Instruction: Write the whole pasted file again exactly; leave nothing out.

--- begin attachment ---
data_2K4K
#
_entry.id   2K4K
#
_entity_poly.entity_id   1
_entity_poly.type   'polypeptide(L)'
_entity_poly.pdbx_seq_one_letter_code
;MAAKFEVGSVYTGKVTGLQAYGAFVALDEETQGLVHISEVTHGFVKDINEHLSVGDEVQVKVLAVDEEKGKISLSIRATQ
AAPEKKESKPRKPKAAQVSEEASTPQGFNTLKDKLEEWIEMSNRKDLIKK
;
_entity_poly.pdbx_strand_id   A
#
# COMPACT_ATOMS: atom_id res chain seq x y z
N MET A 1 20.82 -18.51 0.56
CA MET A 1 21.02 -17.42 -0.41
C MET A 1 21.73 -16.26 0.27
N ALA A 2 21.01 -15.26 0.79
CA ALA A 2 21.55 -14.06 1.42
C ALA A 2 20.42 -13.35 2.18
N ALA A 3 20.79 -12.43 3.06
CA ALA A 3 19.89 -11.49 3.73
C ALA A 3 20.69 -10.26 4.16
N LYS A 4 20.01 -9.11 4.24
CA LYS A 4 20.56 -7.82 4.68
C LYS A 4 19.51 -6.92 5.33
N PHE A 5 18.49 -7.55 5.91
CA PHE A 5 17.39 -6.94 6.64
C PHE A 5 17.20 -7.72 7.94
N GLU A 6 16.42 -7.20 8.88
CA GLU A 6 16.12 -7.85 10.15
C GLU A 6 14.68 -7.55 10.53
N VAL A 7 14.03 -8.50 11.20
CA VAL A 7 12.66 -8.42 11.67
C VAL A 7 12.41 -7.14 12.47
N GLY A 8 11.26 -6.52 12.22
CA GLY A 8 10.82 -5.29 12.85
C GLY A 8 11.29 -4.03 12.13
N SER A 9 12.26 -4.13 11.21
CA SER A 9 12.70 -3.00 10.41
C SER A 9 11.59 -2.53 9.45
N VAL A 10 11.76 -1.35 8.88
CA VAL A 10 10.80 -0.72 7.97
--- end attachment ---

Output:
data_2K4K
#
_entry.id   2K4K
#
_entity_poly.entity_id   1
_entity_poly.type   'polypeptide(L)'
_entity_poly.pdbx_seq_one_letter_code
;MAAKFEVGSVYTGKVTGLQAYGAFVALDEETQGLVHISEVTHGFVKDINEHLSVGDEVQVKVLAVDEEKGKISLSIRATQ
AAPEKKESKPRKPKAAQVSEEASTPQGFNTLKDKLEEWIEMSNRKDLIKK
;
_entity_poly.pdbx_strand_id   A
#
# COMPACT_ATOMS: atom_id res chain seq x y z
N MET A 1 20.82 -18.51 0.56
CA MET A 1 21.02 -17.42 -0.41
C MET A 1 21.73 -16.26 0.27
N ALA A 2 21.01 -15.26 0.79
CA ALA A 2 21.55 -14.06 1.42
C ALA A 2 20.42 -13.35 2.18
N ALA A 3 20.79 -12.43 3.06
CA ALA A 3 19.89 -11.49 3.73
C ALA A 3 20.69 -10.26 4.16
N LYS A 4 20.01 -9.11 4.24
CA LYS A 4 20.56 -7.82 4.68
C LYS A 4 19.51 -6.92 5.33
N PHE A 5 18.49 -7.55 5.91
CA PHE A 5 17.39 -6.94 6.64
C PHE A 5 17.20 -7.72 7.94
N GLU A 6 16.42 -7.20 8.88
CA GLU A 6 16.12 -7.85 10.15
C GLU A 6 14.68 -7.55 10.53
N VAL A 7 14.03 -8.50 11.20
CA VAL A 7 12.66 -8.42 11.67
C VAL A 7 12.41 -7.14 12.47
N GLY A 8 11.26 -6.52 12.22
CA GLY A 8 10.82 -5.29 12.85
C GLY A 8 11.29 -4.03 12.13
N SER A 9 12.26 -4.13 11.21
CA SER A 9 12.70 -3.00 10.41
C SER A 9 11.59 -2.53 9.45
N VAL A 10 11.76 -1.35 8.88
CA VAL A 10 10.80 -0.72 7.97